Your Friend for Life,


robie2 profile image

robie2 4 years ago from Central New Jersey Author

That is so sweet, Kenneth, thank you. All is well with me and I am feeling wonderful and energized and looking forward to the new year, which I agree is going to be just the best. I hope it is for you as well. Thanks for dropping by.

kenneth avery profile image

kenneth avery 4 years ago from Hamilton, Alabama

Dear are welcome. Every word I type to you IS from the heart. I am NOT a faker. I dont like fakes. Nor will I fake myself to anyone. Im glad that you are "up" for the new year. That is great news. And I appreciate the sweet wish for my new year too.

I enjoy our visits. And talks. I will do this more often, if that's okay.


Jennifer 4 years ago

I have done the big family Thanksgiving and I have done Thanksgiving at my own home with my spouse. All I can say is skipping the 8 hour drive the day before Thanksgiving and dealing with pushy and mean spirited relatives isn't for me or my spouse. We have stayed home and made our own traditional Thanksgiving and it is always bliss! We have also gone out with friends for Thanksgiving dinner and it has been fantastic as well. We both love to stay home most. It is cozy. We have the fireplace on, we are making deviled eggs and other fun appetizers before the dinner. We usually have a glass of champagne or some wine. It is a blast. I highly recommend skipping the long drive and the extended family nonsense and do a cozy Thanksgiving at home. It is the best. No drama. Lot's of deviled eggs!!!!!!

robie2 profile image

robie2 4 years ago from Central New Jersey Author

I'm with you on everything, Jennifer-- including the deviled eggs. Thanks for sharing your Thanksgiving thoughts and for stopping by and leaving a comment.

Mary 3 years ago

Interesting but some of it is harder said that done. Volunteering you usually have to do a month or so in advance as people are signed up months in advance.

I agree with not going to someones house just because they invited you ( I did that last year but felt like they invited me out of pity, she said oh if you have somewhere else to go that is fine with me, don't feel obligated). This year I am just not saying anything to people about being alone, well I have said it to one or two people.

I don't work, I am a student and most of the students I know that are far younger than I am ( I could be their mother) are having their dinners with their families which they live with. So I can't really do a gathering of people because my other older friends are married or have moved (95% of them are married).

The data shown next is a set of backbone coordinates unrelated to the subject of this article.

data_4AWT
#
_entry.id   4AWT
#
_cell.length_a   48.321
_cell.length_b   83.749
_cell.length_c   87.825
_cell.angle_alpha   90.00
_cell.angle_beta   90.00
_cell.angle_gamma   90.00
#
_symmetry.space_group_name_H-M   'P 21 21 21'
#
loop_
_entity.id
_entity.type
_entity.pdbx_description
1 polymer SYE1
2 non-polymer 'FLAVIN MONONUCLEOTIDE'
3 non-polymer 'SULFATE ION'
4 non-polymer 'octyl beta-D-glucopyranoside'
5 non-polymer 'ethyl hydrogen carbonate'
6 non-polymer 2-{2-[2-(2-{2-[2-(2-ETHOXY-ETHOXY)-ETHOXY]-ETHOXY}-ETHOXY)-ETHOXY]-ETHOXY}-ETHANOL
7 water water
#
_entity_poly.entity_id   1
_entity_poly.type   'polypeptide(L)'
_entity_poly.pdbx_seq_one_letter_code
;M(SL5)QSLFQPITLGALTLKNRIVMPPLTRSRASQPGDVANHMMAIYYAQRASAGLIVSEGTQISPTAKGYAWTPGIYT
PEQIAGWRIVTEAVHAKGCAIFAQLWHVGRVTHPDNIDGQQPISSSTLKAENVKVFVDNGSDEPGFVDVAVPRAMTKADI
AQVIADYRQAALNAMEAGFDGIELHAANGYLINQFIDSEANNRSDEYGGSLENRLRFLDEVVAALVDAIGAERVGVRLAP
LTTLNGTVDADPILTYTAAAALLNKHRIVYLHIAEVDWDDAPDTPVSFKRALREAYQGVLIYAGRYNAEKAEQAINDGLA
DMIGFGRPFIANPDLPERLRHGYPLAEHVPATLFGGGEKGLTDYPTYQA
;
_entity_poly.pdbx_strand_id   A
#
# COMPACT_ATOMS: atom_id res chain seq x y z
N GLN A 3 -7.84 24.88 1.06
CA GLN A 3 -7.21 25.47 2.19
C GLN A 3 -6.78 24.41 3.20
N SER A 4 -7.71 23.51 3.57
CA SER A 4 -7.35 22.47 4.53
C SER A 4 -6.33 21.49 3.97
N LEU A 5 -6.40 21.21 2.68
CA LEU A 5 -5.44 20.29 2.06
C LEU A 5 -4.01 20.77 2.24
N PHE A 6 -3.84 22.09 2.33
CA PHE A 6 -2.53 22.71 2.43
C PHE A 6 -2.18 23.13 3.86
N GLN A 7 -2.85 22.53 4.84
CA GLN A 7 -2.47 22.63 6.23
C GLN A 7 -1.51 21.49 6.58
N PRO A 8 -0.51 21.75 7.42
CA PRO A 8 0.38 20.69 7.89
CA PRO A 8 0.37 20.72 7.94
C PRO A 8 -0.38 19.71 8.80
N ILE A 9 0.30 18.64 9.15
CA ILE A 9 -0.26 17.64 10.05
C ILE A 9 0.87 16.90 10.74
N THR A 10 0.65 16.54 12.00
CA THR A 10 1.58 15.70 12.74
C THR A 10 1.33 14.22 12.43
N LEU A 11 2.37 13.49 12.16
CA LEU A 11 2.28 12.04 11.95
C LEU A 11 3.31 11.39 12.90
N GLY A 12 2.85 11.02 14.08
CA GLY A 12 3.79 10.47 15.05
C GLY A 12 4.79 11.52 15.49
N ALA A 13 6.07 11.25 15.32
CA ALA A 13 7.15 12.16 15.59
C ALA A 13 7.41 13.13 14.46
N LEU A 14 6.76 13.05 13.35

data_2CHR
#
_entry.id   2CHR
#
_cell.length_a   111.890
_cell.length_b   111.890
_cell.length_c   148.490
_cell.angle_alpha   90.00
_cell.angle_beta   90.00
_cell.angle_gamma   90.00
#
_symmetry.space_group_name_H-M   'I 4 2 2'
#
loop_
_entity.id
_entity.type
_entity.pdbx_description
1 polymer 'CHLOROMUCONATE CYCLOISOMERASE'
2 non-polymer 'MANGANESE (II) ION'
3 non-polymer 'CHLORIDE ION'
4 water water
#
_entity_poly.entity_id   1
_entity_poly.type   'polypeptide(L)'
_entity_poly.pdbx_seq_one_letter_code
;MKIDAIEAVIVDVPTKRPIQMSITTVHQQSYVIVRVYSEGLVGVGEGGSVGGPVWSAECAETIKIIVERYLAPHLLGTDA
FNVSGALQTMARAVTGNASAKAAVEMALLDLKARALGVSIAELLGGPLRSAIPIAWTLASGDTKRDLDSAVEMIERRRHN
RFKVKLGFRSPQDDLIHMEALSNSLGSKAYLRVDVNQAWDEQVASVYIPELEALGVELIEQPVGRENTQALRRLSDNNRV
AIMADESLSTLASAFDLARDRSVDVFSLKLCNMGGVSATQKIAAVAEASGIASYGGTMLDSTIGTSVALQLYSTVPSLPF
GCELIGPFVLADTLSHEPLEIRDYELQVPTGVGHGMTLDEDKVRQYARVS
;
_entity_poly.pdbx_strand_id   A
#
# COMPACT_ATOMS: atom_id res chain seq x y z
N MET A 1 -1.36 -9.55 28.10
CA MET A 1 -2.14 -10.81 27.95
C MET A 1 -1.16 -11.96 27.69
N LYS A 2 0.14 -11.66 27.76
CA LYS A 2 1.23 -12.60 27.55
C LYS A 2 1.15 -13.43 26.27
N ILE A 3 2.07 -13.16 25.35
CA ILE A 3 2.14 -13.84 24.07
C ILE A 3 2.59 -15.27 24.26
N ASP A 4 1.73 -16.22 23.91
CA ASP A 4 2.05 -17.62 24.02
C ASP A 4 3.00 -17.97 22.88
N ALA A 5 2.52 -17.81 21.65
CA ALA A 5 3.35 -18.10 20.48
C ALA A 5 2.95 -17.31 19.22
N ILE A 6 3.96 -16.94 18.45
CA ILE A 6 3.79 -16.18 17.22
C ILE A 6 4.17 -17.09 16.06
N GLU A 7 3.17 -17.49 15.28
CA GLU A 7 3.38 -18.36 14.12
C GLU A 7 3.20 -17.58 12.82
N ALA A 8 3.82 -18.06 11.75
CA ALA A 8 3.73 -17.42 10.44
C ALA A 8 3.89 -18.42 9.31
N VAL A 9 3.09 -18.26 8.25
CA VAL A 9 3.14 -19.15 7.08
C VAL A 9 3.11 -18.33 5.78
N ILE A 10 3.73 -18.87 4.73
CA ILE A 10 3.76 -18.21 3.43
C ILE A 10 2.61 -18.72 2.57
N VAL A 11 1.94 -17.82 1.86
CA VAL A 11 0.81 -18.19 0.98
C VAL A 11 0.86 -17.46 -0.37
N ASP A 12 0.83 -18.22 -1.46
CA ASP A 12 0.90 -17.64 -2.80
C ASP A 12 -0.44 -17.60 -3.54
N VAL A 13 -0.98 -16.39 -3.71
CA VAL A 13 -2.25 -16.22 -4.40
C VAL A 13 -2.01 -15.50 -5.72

I am honestly thinking of doing the shopping thing since a lot of stores are opening around 6pm. I could spend the morning and early afternoon watching movies and eating stuffing and ribs (not a huge turkey fan) and then head on the bus and hang out while waiting for the stores to open. I am not sure if I will do this but been thinking about it.

robie2 profile image

robie2 3 years ago from Central New Jersey Author

HI Mary... great idea... The shopping thing is a terrific alternative. When I wrote this hub several years ago, not many stores were open on Thanksgiving Day, but now, almost all of the big chains are open with doorbusters galore. Whatever you choose, I hope you enjoy it and have a wonderful Thanksgiving. Thanks for stopping by.

chrisnstar profile image

chrisnstar 3 years ago

I am finding myself alone at Thanksgiving for the first time in my 62 years. I was feeling pretty blue about it. I don't have enough money to go shopping or go anywhere. I live in a small town. So I had my Thanksgiving last night, on Saturday. Our town had a community Thanksgiving dinner last night, potluck, at the senior center. I hate going places alone, but figured, why not. I ended up talking with people I know, had a wonderful dinner, won some door prizes and enjoyed my early Thanksgiving dinner out of the house. And I brought home a plate of food for my neighbor who didn't want to go to the dinner as she is losing her sight. She was so surprised and happy when I brought her the food. So I will spend the actual Thanksgiving day riding my horse and doing things I enjoy.

robie2 profile image

robie2 3 years ago from Central New Jersey Author

Way to go, chrisnstar. Thanks for a really inspiring comment and Happy Thanksgiving.

Anne 11 days ago

This article is about being alone on Thanksgiving, and yet you say to make plans with friends. That's not alone! If I had friends to spend Thanksgiving with I wouldn't be googling articles like this.

robie2 profile image

robie2 11 days ago from Central New Jersey Author

Hi Anne-- If you don't have any friends or acquaintances and don't want to volunteer I suggest you think about some of the other options I outlined. Decide to go see a movie, play or sports event, for example. Cook yourself a festive turkey dinner or get gourmet takeout and binge watch Netflix.... the point is to NOT feel sorry for yourself because you ar alone.